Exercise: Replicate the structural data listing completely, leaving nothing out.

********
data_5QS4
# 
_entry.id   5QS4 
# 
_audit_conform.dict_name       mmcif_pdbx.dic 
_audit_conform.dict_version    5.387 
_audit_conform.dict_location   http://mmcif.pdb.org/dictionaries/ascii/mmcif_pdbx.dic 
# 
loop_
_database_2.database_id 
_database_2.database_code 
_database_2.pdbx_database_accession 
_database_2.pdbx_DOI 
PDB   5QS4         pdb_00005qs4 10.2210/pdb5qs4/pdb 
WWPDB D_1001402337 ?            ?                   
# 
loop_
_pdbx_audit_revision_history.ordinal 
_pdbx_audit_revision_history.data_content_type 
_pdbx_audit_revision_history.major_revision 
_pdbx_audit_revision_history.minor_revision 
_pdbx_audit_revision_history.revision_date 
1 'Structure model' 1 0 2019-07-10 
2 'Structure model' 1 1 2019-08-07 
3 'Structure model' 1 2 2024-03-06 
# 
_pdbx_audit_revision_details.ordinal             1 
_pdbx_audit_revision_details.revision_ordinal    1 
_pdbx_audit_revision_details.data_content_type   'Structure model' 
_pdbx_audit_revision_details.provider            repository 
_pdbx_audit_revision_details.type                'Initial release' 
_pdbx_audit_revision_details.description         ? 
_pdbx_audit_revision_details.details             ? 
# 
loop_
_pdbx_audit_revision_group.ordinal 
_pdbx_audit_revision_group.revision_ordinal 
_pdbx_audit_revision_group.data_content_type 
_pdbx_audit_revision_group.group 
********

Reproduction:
data_5QS4
# 
_entry.id   5QS4 
# 
_audit_conform.dict_name       mmcif_pdbx.dic 
_audit_conform.dict_version    5.387 
_audit_conform.dict_location   http://mmcif.pdb.org/dictionaries/ascii/mmcif_pdbx.dic 
# 
loop_
_database_2.database_id 
_database_2.database_code 
_database_2.pdbx_database_accession 
_database_2.pdbx_DOI 
PDB   5QS4         pdb_00005qs4 10.2210/pdb5qs4/pdb 
WWPDB D_1001402337 ?            ?                   
# 
loop_
_pdbx_audit_revision_history.ordinal 
_pdbx_audit_revision_history.data_content_type 
_pdbx_audit_revision_history.major_revision 
_pdbx_audit_revision_history.minor_revision 
_pdbx_audit_revision_history.revision_date 
1 'Structure model' 1 0 2019-07-10 
2 'Structure model' 1 1 2019-08-07 
3 'Structure model' 1 2 2024-03-06 
# 
_pdbx_audit_revision_details.ordinal             1 
_pdbx_audit_revision_details.revision_ordinal    1 
_pdbx_audit_revision_details.data_content_type   'Structure model' 
_pdbx_audit_revision_details.provider            repository 
_pdbx_audit_revision_details.type                'Initial release' 
_pdbx_audit_revision_details.description         ? 
_pdbx_audit_revision_details.details             ? 
# 
loop_
_pdbx_audit_revision_group.ordinal 
_pdbx_audit_revision_group.revision_ordinal 
_pdbx_audit_revision_group.data_content_type 
_pdbx_audit_revision_group.group 